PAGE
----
Home – Nils Franco

I study health care systems, with the end goal of empowering innovators and good actors. I focus on long-term care, behavioral health, complex chronic conditions, and providers’ efforts to improve and innovate.

In my free time, you can find me on a bike ride, at a coffee shop, or on a phone call noodling over how we interpret and use science as a society, or how we use more data, more reporting, and more information to allow a better debate, rather than a more bitter one. In general, I believe that the questions that get asked are entirely subjective in their framing, and that too often we ignore

The following topics are a through line in my work:

  1. Efficiency of taxpayer dollars: How we optimize public spending on healthcare, social services, education, and criminal justice, taking advantage of cost savings from preventing or compressing high-cost outcomes, and investing in cost-effective programs that improve well-being and dignity relative to the status quo
    • Key example #1: How can the federal Administration for Community Living, Area Agencies on Aging, the federal Medicare and Medicaid programs, and state Medicaid agencies align their funding across programs and across time when investing so that this system of public agencies will invest a dollar in one public coffer in 2021 in programs that would improve well-being while avoiding more spending (inflation-adjusted) in another public coffer in 2023.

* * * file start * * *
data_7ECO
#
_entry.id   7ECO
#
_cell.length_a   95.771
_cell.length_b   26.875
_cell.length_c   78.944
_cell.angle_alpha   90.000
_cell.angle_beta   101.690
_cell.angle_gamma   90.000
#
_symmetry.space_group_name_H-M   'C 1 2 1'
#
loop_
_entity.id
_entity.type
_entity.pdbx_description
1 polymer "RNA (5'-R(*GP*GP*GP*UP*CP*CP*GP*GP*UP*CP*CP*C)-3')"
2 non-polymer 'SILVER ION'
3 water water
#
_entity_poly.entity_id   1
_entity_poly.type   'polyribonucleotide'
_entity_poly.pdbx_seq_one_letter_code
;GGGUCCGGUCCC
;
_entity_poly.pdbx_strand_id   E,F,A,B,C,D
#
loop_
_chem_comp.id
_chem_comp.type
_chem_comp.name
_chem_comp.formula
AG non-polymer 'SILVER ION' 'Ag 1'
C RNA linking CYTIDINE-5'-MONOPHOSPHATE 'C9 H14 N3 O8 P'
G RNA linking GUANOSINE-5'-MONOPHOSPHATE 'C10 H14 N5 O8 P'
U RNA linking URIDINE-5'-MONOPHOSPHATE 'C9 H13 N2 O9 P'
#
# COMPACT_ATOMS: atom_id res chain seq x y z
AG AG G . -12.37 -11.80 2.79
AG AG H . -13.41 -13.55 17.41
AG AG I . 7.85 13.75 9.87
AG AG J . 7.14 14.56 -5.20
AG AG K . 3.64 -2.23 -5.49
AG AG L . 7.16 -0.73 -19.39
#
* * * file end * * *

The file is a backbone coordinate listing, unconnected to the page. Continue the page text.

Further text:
• Key example #2: How a state’s Medicaid agency, behavioral health agency, housing authority, and municipal and state criminal justice agencies can align spending to address the harms of substance use disorders while promoting the well-being of people afflicted with the disorders and the entire community at risk of harms cause by those disorders.
  2. Transparent policy: Public and open data about and providers of government-paid services, their payments, and (when appropriate) their cost structures, margins, and finances
  3. Industrial organization: How the government’s role in markets that are already majorly influenced (or financed) by the government can be better structured for public benefit (some set of transparently stated, and ideally measurable, public goals)